Raab’s reforms under attack
Key figures criticise justice secretary’s human rights plans
The justice secretary’s plans to introduce a bill of rights have been undermined by his predecessor Sir Robert Buckland as well as by the former appeal judge whom Buckland appointed to review human rights.
In a foreword to the consultation paper he launched last December, Dominic Raab had said his proposals were:
informed by the work done by Sir Peter Gross and the panel he chaired which conducted the independent Human Rights Act review — the report which we are publishing alongside this consultation. I want to thank Sir Peter, the panel and their team for their hard work, insights, and contribution to our thinking at the Ministry of Justice.
But that was not how Gross himself characterised Raab’s response in a lecture he gave at University College London (UCL) last night:
Our report concluded that the Human Rights Act is generally working well but could work even better with the package of improvements proposed.
The reaction of government has been to produce the Ministry of Justice consultation paper, which does not respond to ours, is not grounded in anything even approximating the exercise we conducted, but nevertheless asserts that the Human Rights Act is not working well.
I have not taken up time in this lecture with a critique of it.
If Raab had chosen not to respond to the inquiry’s findings, Gross certainly did not seem to think it worth engaging with the government’s proposals. But, as the former judge noted, they had already come under attack from leading academics:
Cogent criticism has already been made of the Ministry of Justice consultation paper by others, notably from UCL, including Professors David Ormerod QC, Colm O’Cinneide and Tom Hickman QC, going to its selectivity, cherry-picking, contradictions and risking uncertainty, together with an increased number of cases going to Strasbourg.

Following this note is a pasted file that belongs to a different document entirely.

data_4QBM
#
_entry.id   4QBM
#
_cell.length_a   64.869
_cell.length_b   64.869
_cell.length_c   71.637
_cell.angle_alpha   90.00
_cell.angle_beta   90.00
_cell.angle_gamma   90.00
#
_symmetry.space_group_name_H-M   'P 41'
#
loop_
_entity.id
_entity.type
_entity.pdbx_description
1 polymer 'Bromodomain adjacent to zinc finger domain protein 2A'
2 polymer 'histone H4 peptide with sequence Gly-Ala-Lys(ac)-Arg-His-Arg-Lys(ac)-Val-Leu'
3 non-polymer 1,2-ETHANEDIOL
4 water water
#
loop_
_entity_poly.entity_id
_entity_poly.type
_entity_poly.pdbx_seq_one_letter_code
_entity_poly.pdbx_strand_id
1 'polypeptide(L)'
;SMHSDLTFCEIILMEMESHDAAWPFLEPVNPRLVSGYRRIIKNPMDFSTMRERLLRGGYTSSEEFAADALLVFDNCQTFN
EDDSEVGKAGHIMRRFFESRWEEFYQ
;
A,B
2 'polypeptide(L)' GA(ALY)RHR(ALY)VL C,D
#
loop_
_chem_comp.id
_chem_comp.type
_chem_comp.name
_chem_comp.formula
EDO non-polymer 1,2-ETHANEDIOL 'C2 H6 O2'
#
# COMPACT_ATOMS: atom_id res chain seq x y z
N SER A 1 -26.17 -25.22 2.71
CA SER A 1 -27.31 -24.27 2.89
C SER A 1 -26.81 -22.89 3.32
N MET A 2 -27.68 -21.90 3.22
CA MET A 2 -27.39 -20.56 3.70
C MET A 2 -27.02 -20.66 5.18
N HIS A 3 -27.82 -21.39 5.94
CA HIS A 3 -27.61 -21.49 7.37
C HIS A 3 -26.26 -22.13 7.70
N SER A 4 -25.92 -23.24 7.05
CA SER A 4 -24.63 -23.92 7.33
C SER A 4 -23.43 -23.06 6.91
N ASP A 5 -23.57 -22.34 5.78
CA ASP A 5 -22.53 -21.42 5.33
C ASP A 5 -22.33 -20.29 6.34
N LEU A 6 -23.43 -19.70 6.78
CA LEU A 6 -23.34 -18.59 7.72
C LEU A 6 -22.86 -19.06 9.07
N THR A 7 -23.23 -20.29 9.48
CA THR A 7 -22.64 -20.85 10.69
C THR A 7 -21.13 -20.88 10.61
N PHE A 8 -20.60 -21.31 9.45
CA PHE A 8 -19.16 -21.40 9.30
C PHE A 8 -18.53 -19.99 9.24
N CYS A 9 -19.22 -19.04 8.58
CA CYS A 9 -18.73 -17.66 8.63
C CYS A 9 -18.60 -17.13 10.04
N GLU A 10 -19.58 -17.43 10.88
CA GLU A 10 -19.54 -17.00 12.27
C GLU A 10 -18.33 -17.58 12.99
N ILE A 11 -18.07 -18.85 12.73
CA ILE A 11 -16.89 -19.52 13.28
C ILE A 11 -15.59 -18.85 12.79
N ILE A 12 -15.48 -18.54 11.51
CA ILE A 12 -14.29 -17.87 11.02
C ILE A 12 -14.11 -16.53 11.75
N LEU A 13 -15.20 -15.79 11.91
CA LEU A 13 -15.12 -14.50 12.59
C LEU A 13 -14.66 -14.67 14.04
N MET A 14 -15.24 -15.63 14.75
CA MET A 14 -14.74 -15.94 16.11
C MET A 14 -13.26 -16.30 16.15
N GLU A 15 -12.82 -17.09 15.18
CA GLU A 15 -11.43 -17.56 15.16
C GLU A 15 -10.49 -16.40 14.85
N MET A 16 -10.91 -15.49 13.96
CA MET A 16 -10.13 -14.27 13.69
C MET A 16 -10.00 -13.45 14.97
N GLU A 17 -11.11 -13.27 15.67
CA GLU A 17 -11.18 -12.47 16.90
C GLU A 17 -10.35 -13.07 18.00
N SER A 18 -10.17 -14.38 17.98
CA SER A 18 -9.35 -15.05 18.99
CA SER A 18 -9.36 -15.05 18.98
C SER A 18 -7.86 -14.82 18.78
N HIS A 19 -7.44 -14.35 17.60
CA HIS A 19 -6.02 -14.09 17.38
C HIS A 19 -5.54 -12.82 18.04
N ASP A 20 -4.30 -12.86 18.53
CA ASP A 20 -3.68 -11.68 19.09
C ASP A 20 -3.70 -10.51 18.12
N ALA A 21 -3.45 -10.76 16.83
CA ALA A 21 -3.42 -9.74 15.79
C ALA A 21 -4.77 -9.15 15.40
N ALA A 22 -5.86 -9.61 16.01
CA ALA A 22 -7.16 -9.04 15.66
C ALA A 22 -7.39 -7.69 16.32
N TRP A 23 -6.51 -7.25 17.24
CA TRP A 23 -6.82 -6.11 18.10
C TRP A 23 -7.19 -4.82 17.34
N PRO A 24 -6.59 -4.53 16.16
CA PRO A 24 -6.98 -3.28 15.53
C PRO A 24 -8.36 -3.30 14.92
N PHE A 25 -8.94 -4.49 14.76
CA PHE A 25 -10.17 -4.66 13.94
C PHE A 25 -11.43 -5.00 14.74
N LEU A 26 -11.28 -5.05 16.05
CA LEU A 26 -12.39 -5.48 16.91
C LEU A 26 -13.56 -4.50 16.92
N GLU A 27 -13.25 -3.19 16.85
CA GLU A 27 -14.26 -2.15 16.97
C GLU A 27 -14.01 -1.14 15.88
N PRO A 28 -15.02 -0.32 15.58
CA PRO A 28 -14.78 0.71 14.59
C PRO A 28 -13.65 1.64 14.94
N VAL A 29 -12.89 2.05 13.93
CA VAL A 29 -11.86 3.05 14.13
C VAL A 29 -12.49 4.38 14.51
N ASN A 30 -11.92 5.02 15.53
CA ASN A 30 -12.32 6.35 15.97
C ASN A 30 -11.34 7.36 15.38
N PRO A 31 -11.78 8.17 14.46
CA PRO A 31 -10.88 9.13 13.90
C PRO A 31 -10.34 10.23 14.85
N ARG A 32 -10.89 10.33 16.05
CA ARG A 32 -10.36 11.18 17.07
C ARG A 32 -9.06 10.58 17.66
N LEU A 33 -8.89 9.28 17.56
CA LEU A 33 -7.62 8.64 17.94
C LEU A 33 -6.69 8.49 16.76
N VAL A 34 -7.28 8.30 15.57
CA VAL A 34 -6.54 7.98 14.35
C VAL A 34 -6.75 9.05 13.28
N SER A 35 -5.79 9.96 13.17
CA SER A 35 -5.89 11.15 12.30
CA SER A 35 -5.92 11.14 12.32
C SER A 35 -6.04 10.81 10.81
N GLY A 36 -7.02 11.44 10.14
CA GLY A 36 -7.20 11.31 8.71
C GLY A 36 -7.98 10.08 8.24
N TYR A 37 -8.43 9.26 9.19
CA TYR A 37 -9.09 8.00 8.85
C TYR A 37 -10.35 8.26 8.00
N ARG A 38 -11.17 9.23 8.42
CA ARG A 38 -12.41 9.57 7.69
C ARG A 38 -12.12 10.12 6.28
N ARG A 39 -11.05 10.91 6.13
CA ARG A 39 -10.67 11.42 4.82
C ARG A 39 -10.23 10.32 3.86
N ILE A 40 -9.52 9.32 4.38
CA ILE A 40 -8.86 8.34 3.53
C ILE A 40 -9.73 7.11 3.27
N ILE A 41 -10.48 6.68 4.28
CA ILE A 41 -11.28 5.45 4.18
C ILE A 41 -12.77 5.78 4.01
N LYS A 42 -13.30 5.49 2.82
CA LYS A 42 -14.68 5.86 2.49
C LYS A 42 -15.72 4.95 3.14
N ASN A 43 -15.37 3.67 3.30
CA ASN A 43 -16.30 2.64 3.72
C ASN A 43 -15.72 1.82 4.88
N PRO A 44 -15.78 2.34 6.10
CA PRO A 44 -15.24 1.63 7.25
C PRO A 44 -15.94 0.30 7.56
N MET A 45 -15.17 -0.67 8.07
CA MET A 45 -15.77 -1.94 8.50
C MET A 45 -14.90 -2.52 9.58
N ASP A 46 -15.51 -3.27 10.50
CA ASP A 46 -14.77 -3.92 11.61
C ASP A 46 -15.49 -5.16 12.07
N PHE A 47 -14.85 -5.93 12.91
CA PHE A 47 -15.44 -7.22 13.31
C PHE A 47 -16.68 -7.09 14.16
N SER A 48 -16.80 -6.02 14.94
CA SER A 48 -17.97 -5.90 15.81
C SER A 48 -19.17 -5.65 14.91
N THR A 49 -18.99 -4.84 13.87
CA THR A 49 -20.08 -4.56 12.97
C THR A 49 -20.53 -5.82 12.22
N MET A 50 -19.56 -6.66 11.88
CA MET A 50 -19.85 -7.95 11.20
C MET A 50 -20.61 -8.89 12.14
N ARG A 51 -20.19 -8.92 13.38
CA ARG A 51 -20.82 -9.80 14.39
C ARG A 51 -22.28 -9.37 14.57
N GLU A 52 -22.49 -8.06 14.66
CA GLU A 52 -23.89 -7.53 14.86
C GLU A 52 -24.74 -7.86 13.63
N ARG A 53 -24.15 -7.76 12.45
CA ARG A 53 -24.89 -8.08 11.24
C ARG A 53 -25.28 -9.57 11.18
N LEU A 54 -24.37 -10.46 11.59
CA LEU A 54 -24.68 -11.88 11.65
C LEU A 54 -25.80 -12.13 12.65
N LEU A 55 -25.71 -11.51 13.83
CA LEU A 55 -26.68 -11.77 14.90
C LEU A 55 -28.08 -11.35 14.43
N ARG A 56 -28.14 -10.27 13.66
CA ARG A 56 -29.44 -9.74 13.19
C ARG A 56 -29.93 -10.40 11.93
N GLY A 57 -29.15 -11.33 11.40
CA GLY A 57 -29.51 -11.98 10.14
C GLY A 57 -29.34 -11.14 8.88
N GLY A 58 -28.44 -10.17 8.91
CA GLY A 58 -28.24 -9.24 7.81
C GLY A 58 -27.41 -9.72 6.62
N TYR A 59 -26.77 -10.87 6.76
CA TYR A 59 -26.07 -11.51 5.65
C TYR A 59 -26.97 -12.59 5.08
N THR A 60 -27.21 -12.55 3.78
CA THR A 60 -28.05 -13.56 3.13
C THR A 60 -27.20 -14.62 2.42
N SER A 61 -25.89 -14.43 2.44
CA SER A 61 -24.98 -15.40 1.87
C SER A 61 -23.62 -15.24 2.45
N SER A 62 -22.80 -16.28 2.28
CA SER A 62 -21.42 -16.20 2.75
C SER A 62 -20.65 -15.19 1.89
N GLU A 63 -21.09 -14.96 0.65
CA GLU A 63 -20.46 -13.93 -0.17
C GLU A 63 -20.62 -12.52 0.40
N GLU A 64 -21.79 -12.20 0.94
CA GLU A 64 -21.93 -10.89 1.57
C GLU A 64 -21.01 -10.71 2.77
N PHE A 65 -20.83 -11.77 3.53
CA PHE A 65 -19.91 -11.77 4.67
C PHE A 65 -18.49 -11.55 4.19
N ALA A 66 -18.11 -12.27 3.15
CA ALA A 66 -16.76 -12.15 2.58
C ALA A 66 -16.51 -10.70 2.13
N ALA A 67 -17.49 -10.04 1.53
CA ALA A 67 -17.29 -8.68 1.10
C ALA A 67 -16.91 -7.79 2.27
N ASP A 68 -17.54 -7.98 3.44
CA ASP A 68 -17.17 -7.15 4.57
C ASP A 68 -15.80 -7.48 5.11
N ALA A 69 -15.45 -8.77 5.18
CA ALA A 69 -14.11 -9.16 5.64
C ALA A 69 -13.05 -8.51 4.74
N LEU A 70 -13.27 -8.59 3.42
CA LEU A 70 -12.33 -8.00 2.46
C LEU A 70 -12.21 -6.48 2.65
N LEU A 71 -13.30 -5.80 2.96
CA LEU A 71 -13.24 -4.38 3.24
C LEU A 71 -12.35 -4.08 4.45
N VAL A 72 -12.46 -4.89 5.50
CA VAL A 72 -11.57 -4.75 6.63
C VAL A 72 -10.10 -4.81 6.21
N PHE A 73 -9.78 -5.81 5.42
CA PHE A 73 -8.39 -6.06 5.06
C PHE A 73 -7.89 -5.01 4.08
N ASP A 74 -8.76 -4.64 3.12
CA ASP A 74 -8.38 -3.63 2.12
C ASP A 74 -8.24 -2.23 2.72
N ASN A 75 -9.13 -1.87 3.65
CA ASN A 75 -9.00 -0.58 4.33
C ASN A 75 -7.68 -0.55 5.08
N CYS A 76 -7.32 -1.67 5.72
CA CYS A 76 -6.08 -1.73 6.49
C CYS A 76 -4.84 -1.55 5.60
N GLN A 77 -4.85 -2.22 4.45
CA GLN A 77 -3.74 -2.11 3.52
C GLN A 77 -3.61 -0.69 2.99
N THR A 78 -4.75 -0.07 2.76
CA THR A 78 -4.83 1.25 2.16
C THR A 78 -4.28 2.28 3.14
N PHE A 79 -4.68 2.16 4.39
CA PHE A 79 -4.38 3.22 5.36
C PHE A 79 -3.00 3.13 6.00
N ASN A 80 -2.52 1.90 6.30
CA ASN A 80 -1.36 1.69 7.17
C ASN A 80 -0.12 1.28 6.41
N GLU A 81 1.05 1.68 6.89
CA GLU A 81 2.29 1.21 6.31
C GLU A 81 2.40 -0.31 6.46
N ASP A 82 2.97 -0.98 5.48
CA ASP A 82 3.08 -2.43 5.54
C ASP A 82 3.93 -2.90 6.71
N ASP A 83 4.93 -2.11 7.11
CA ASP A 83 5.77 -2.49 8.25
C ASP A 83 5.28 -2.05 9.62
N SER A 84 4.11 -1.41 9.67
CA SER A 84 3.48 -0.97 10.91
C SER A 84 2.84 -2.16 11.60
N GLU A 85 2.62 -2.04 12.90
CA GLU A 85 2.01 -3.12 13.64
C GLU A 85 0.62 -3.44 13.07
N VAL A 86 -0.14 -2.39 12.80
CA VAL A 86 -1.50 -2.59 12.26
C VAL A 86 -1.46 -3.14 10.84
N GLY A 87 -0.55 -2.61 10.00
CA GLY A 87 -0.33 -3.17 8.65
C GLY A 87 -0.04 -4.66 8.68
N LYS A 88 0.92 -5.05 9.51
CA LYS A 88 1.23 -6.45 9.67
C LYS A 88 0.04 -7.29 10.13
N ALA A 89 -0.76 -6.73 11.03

Whatever view is taken of that criticism, the independent Human Rights Act review’s position at the time of the report’s publication was to urge government to implement its proposed reforms in full. That remains my position.
In a lecture on Tuesday to the research group UK in a Changing Europe, Buckland spoke out against his successor’s core proposal:
I do not think that we should seek to replace the Human Rights Act with a bill of rights. Doing so runs the risk of introducing an autonomous meaning doctrine and this would upset our constitutional balance. Instead, the starting point of the government should seek to codify the new approach of the Supreme Court. There are then other changes that might be worth doing to the Human Rights Act framework, some of which have been suggested by the Gross review…
In short, we should abandon the uncertainty of a bill of rights, make targeted and specific domestic reforms instead and seek to work at for further reform at international level.
Raab’s reforms, Buckland commented drily after his lecture, were “so 2015”. And that is surely the main reason why they seem unlikely to reach the statute book in the way the justice secretary intends. They are a solution to a problem that no longer exists — if it ever did.
Earlier this month, Russia was kicked out of the Council of Europe — the body that upholds and enforces the human rights convention. This is not a good time for the UK to start diverging from rulings of the European Court of Human Rights in Strasbourg.
Raab wants his bill of rights to strengthen freedom of expression at the expense of privacy. That sort of adjustment may well have some attractions. But will Boris Johnson really be persuaded that weakening human rights — in what may prove to be the last full parliamentary session before the next general election — will help him win votes? I very much doubt it.
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